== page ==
Toys “R” Us is making a comeback—with a new look and direction.
The retailer, which filed for bankruptcy and shuttered stores after facing declining sales and increasing debt, is looking to breathe life back into its business. However, Geoffrey the Giraffe will be one of the few items that will carry over into the company’s new brand.
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The Wall Street Journal reports that Toys R Us’ controlling lenders “intend to revive the business behind the Toys ‘R’ Us and Babies ‘R’ Us brand names.” The goal is to “create new, domestic, retail operating businesses” while maintaining its licensing of certain products worldwide, according to court documents filed Monday, as reported by the Journal. The company’s lenders decided to reverse the order after speaking to controlling parties and deciding the brand was too valuable to give up.
Toys “R” Us had planned to auction off the rights to its name and the Babies “R” Us brand. Bidders had already made offers for them, according to the filing. But the company’s owners decided to cancel the auction.
Toys “R” Us filed for Chapter 11 bankruptcy protection in September last year, hoping to restructure some $5 billion in debt, much of which stemmed from a $6.6 billion leveraged buyout by private equity firms in 2005.
But the company changed course in March, saying it would sell its operations in Canada, Asia and Europe, and shut down in the United States.
Though some have speculated about Toys “R” Us coming back in some form, the company’s revival will take a different form aimed at wholesale vendors.
The lenders who own a key piece of the old Toys R Us have revealed that they are keeping the corporate brand names and intellectual properties, including Geoffrey, the brand’s giraffe mascot, and are dipping their toes back in the toy business with a wholesale venture called Geoffrey’s Toy Box.
That new venture, for the time being, is being operated out of the Toys R Us headquarters building in Wayne, New Jersey, where a small number of former Toys R Us executives and employees continue to report to work.
In a press release, Geoffrey, LLC—Toys “R” Us’ intellectual property holding company—wrote:
Geoffrey, LLC, as reorganized, will control a portfolio of intellectual property that includes trademarks, ecommerce assets and data associated with the Toys “R” Us and Babies “R” Us businesses in the United States and all over the world, including a portfolio of over 20 well-known toy and baby brands such as Imaginarium, Koala Baby, Fastlane and Journey Girls. The reorganized company will own rights to the Toys “R” Us and Babies “R” Us brands in all markets globally, with the exception of Canada. It will also become the licensor of the brands to the company’s existing network of franchisees operating in countries across Asia, Europe and the Middle East, and in South Africa.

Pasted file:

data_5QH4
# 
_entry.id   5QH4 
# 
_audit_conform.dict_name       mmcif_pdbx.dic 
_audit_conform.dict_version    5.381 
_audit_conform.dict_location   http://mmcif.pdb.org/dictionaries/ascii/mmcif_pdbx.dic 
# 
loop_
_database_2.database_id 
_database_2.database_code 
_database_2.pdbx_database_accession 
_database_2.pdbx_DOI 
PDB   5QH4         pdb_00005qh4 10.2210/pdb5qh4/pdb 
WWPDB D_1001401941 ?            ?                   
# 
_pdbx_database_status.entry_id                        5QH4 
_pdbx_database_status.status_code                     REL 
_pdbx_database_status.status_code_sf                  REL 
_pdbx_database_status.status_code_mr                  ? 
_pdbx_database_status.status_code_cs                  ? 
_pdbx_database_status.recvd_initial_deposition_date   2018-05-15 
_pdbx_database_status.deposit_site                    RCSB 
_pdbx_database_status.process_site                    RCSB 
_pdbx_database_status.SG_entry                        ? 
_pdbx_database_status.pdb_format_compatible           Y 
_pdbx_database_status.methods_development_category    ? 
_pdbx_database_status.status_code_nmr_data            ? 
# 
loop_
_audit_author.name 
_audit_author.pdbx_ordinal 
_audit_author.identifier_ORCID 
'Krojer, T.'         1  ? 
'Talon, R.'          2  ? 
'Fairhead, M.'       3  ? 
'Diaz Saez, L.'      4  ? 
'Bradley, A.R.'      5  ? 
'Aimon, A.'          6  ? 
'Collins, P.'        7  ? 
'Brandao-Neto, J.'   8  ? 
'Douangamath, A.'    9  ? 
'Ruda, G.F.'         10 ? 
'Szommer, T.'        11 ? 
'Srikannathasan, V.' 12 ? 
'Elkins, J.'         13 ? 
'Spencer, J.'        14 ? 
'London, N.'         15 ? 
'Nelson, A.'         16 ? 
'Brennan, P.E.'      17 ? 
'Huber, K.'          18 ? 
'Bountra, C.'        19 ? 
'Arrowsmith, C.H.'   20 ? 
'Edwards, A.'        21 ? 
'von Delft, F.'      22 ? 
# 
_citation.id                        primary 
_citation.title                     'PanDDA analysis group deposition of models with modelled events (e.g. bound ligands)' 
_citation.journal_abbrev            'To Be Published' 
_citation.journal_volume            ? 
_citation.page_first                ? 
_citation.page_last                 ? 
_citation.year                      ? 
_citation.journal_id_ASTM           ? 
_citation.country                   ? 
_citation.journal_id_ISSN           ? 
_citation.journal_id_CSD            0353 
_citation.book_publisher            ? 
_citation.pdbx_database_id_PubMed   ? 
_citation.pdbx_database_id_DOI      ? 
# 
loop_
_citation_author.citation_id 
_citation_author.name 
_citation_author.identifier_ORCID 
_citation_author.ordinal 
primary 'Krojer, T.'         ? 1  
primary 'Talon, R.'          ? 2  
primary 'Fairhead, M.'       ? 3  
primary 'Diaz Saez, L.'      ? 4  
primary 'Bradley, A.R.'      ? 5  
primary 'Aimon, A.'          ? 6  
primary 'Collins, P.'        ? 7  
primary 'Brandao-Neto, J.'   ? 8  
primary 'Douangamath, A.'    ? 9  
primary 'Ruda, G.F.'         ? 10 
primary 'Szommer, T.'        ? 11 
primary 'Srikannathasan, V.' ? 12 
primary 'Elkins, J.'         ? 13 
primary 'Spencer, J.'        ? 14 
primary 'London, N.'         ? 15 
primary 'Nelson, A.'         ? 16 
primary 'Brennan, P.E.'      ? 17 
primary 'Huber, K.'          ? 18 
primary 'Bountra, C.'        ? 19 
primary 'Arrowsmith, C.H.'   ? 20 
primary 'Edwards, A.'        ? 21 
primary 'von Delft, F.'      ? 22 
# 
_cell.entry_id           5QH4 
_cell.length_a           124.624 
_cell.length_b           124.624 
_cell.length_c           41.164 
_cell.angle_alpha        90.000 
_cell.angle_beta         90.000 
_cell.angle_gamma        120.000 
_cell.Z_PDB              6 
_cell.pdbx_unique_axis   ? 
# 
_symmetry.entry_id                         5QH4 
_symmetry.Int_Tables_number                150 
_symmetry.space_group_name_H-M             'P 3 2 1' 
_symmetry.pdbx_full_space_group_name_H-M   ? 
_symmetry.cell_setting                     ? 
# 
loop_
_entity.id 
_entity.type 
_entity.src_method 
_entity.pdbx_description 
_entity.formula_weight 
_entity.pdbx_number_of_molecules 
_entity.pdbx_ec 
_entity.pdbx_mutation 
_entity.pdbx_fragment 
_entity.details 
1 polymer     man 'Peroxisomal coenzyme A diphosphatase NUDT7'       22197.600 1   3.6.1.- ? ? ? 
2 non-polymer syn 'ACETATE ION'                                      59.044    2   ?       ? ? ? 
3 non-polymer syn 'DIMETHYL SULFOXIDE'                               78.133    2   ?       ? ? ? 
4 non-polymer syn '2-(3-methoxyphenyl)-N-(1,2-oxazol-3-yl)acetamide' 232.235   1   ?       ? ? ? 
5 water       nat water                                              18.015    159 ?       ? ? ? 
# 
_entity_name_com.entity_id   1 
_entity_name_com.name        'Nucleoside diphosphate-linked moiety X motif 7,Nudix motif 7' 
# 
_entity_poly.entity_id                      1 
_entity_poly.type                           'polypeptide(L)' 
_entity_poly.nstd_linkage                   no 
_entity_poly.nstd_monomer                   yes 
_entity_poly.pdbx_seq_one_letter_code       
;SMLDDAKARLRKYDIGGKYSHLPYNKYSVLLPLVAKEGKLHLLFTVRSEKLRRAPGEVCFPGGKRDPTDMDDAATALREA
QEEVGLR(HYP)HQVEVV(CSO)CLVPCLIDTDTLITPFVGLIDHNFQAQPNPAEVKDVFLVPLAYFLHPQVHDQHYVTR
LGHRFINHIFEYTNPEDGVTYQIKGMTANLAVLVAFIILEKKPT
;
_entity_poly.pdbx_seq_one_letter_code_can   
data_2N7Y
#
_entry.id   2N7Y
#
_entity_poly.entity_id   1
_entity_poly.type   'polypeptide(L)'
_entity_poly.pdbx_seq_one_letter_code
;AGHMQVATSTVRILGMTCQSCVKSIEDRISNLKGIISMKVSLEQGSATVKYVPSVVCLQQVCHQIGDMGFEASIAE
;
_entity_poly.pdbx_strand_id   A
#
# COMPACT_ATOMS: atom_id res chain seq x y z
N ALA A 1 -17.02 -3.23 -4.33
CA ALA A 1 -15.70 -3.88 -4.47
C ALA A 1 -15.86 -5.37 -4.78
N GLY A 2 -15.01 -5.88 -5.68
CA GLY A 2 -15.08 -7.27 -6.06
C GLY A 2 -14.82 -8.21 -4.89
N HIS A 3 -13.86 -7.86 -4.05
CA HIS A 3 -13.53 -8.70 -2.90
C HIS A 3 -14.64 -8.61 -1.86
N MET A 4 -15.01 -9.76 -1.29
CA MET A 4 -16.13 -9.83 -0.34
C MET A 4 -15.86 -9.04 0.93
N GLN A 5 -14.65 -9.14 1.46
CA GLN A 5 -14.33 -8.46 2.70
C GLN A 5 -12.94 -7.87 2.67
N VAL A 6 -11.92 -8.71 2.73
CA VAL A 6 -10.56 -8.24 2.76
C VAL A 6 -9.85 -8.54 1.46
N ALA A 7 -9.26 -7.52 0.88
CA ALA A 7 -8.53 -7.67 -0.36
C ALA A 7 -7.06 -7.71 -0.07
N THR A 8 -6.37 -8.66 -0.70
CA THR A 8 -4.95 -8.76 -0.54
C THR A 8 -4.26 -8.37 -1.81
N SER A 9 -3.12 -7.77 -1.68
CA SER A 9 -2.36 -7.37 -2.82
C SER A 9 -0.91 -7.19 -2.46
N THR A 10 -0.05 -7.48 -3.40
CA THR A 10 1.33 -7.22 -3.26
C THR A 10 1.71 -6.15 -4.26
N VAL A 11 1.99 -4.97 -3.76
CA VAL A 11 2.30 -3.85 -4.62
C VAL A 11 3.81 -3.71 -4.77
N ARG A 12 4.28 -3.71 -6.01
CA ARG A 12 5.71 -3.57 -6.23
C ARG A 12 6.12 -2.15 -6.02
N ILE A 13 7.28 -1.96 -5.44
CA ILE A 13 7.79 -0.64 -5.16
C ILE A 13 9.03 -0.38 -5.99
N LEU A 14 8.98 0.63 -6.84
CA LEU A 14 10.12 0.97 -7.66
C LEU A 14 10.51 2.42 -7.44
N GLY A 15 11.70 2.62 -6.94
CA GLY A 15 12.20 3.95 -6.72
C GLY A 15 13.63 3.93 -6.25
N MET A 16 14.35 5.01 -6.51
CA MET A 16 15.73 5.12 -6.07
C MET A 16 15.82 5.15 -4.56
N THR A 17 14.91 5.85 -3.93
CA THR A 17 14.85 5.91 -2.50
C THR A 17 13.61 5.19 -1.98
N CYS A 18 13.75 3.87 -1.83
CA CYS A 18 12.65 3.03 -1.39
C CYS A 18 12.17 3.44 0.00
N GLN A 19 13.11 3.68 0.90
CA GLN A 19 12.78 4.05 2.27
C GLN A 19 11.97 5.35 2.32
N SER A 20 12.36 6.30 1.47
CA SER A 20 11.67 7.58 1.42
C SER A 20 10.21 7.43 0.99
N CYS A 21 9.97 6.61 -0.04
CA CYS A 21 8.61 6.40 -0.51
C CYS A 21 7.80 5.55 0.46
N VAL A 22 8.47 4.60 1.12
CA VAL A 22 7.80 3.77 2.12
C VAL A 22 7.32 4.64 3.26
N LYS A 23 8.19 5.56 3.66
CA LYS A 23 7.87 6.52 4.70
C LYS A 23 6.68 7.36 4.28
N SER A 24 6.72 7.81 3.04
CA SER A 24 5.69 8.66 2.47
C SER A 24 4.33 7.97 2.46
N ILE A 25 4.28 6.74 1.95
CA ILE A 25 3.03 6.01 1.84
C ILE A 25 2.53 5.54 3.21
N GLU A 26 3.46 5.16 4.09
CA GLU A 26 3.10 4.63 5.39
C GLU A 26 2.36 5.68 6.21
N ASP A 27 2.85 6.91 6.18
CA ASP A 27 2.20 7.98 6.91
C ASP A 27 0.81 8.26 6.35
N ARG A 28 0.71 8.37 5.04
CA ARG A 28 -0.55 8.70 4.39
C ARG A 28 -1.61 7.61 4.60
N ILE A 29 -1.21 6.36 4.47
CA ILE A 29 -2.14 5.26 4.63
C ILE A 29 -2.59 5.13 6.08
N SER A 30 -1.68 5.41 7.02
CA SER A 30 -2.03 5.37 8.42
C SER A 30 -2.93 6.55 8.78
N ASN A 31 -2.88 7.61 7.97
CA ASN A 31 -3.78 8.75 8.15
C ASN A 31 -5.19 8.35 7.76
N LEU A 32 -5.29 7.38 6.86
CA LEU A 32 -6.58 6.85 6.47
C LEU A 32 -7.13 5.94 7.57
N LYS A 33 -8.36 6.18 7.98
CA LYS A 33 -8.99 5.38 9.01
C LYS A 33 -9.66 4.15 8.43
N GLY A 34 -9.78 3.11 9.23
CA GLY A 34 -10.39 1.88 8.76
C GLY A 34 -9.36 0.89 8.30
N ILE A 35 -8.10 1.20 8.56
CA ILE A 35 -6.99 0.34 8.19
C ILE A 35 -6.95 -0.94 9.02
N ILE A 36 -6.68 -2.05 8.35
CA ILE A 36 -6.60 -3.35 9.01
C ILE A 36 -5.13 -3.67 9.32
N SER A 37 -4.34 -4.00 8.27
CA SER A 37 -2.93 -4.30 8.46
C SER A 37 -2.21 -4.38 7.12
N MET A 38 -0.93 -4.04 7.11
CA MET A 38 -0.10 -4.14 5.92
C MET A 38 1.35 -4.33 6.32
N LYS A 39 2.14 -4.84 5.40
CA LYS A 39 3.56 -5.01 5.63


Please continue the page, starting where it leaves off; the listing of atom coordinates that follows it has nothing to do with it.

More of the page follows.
In addition to continuing to service these markets, the new owners are actively working with potential partners to develop ideas for new Toys “R” Us and Babies “R” Us stores in the United States and abroad that could bring back these iconic brands in a new and re-imagined way. Geoffrey LLC will provide additional detail on this front as it becomes available.
On Tuesday, Geoffrey’s Toy Box launched branding and PR efforts at the Fall Toy Preview in Dallas.
USA Today reported:
James Zahn, a toy reviewer and publisher of The Rock Father magazine reported Tuesday that a Geoffrey costumed mascot was roaming the aisles of the Dallas toy show wearing a cape with the words “Back From Vacation”, with a sign advertising the Geoffrey Toy Box booth.
Zahn also noted that the Toys R Us Twitter account has recently been cleaned up, and all references to liquidation deleted.
The canceled bankruptcy auction quickly spread through social media platforms and news outlet headlines. Ultimately, the move to rebrand Toys “R” Us was more lucrative than selling off its assets, including its trademarks.
It’s a surprising change of heart from the creditors who were prepared to shut down the company and sell it for parts just a few months ago. Apparently, the various hedge funds have concluded that bringing back the stores will be more valuable than whatever they could get from selling off the brand.
Though the “revival” of Toys “R” Us might be a financially beneficial move for the brand’s investor group, the new venture won’t provide jobs for its workers that were laid off in March.
The seeming end of Toys R Us rippled through the toy industry and beyond. When the company closed the doors at some 800 stores, more than 30,000 people lost their jobs. Less than a month later, Mattel said it would cut more than 2,200 jobs partly because of lost sales to Toys R Us.
Economists were caught off guard that month by the slow growth in jobs, particularly retail, and some blamed the collapse of Toys R Us.
Though Geoffrey, LLC didn’t elaborate on the ideas its developing to successfully launch its rebrand, the wholesale approach alone won’t make up for its lackluster digital strategy, especially as e-commerce giants such as Amazon continue to grow and toy retailers increasingly look to digital media efforts.
What do you think of the decision to rebrand Toys “R” Us?